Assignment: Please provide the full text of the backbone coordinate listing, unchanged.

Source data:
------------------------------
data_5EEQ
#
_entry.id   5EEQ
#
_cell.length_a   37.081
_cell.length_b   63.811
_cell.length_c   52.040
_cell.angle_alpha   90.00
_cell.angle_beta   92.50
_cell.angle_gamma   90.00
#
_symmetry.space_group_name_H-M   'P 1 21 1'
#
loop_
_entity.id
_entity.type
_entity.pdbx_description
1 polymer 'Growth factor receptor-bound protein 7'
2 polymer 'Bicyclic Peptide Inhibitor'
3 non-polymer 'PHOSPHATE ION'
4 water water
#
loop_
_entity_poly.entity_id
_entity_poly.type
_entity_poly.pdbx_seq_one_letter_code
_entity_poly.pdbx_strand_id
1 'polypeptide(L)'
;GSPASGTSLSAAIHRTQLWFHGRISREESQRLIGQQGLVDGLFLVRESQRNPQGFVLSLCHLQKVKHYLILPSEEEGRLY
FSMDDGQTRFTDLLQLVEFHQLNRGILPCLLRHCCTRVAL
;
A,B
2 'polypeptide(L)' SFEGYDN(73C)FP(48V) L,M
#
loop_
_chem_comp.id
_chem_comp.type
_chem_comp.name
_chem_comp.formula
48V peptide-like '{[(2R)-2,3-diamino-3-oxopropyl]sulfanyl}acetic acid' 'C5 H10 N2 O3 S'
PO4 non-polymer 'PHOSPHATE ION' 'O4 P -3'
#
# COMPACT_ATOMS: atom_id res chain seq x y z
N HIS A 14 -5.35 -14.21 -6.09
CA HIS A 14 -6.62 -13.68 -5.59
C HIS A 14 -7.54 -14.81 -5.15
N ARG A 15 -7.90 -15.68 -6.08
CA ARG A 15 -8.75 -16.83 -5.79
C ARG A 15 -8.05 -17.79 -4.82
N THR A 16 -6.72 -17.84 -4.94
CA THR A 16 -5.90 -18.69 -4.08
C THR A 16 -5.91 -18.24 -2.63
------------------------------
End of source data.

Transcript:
data_5EEQ
#
_entry.id   5EEQ
#
_cell.length_a   37.081
_cell.length_b   63.811
_cell.length_c   52.040
_cell.angle_alpha   90.00
_cell.angle_beta   92.50
_cell.angle_gamma   90.00
#
_symmetry.space_group_name_H-M   'P 1 21 1'
#
loop_
_entity.id
_entity.type
_entity.pdbx_description
1 polymer 'Growth factor receptor-bound protein 7'
2 polymer 'Bicyclic Peptide Inhibitor'
3 non-polymer 'PHOSPHATE ION'
4 water water
#
loop_
_entity_poly.entity_id
_entity_poly.type
_entity_poly.pdbx_seq_one_letter_code
_entity_poly.pdbx_strand_id
1 'polypeptide(L)'
;GSPASGTSLSAAIHRTQLWFHGRISREESQRLIGQQGLVDGLFLVRESQRNPQGFVLSLCHLQKVKHYLILPSEEEGRLY
FSMDDGQTRFTDLLQLVEFHQLNRGILPCLLRHCCTRVAL
;
A,B
2 'polypeptide(L)' SFEGYDN(73C)FP(48V) L,M
#
loop_
_chem_comp.id
_chem_comp.type
_chem_comp.name
_chem_comp.formula
48V peptide-like '{[(2R)-2,3-diamino-3-oxopropyl]sulfanyl}acetic acid' 'C5 H10 N2 O3 S'
PO4 non-polymer 'PHOSPHATE ION' 'O4 P -3'
#
# COMPACT_ATOMS: atom_id res chain seq x y z
N HIS A 14 -5.35 -14.21 -6.09
CA HIS A 14 -6.62 -13.68 -5.59
C HIS A 14 -7.54 -14.81 -5.15
N ARG A 15 -7.90 -15.68 -6.08
CA ARG A 15 -8.75 -16.83 -5.79
C ARG A 15 -8.05 -17.79 -4.82
N THR A 16 -6.72 -17.84 -4.94
CA THR A 16 -5.90 -18.69 -4.08
C THR A 16 -5.91 -18.24 -2.63